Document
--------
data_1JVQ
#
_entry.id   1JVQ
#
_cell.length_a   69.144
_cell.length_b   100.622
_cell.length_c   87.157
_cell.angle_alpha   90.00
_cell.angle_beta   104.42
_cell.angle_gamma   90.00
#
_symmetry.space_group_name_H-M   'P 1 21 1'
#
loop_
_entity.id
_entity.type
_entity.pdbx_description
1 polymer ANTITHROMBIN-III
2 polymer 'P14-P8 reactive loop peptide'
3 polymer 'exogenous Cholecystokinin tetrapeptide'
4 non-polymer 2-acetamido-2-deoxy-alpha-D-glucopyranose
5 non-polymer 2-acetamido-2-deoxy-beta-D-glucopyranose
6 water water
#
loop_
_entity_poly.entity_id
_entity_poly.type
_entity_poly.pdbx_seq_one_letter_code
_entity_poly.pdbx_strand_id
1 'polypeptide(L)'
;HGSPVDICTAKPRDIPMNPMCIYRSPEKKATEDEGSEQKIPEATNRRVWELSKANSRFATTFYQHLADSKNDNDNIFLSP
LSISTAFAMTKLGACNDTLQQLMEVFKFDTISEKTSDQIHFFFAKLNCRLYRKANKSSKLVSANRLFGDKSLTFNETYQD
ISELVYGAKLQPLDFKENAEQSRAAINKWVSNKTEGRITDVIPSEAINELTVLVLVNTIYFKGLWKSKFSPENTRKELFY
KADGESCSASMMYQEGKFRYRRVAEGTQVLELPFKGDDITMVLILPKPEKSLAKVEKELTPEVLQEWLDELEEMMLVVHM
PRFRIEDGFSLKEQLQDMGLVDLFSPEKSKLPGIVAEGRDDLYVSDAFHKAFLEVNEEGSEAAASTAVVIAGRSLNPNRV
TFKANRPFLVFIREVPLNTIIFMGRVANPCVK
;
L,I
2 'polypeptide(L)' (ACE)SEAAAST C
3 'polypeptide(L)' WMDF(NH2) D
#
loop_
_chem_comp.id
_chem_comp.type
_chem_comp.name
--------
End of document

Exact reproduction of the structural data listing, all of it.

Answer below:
data_1JVQ
#
_entry.id   1JVQ
#
_cell.length_a   69.144
_cell.length_b   100.622
_cell.length_c   87.157
_cell.angle_alpha   90.00
_cell.angle_beta   104.42
_cell.angle_gamma   90.00
#
_symmetry.space_group_name_H-M   'P 1 21 1'
#
loop_
_entity.id
_entity.type
_entity.pdbx_description
1 polymer ANTITHROMBIN-III
2 polymer 'P14-P8 reactive loop peptide'
3 polymer 'exogenous Cholecystokinin tetrapeptide'
4 non-polymer 2-acetamido-2-deoxy-alpha-D-glucopyranose
5 non-polymer 2-acetamido-2-deoxy-beta-D-glucopyranose
6 water water
#
loop_
_entity_poly.entity_id
_entity_poly.type
_entity_poly.pdbx_seq_one_letter_code
_entity_poly.pdbx_strand_id
1 'polypeptide(L)'
;HGSPVDICTAKPRDIPMNPMCIYRSPEKKATEDEGSEQKIPEATNRRVWELSKANSRFATTFYQHLADSKNDNDNIFLSP
LSISTAFAMTKLGACNDTLQQLMEVFKFDTISEKTSDQIHFFFAKLNCRLYRKANKSSKLVSANRLFGDKSLTFNETYQD
ISELVYGAKLQPLDFKENAEQSRAAINKWVSNKTEGRITDVIPSEAINELTVLVLVNTIYFKGLWKSKFSPENTRKELFY
KADGESCSASMMYQEGKFRYRRVAEGTQVLELPFKGDDITMVLILPKPEKSLAKVEKELTPEVLQEWLDELEEMMLVVHM
PRFRIEDGFSLKEQLQDMGLVDLFSPEKSKLPGIVAEGRDDLYVSDAFHKAFLEVNEEGSEAAASTAVVIAGRSLNPNRV
TFKANRPFLVFIREVPLNTIIFMGRVANPCVK
;
L,I
2 'polypeptide(L)' (ACE)SEAAAST C
3 'polypeptide(L)' WMDF(NH2) D
#
loop_
_chem_comp.id
_chem_comp.type
_chem_comp.name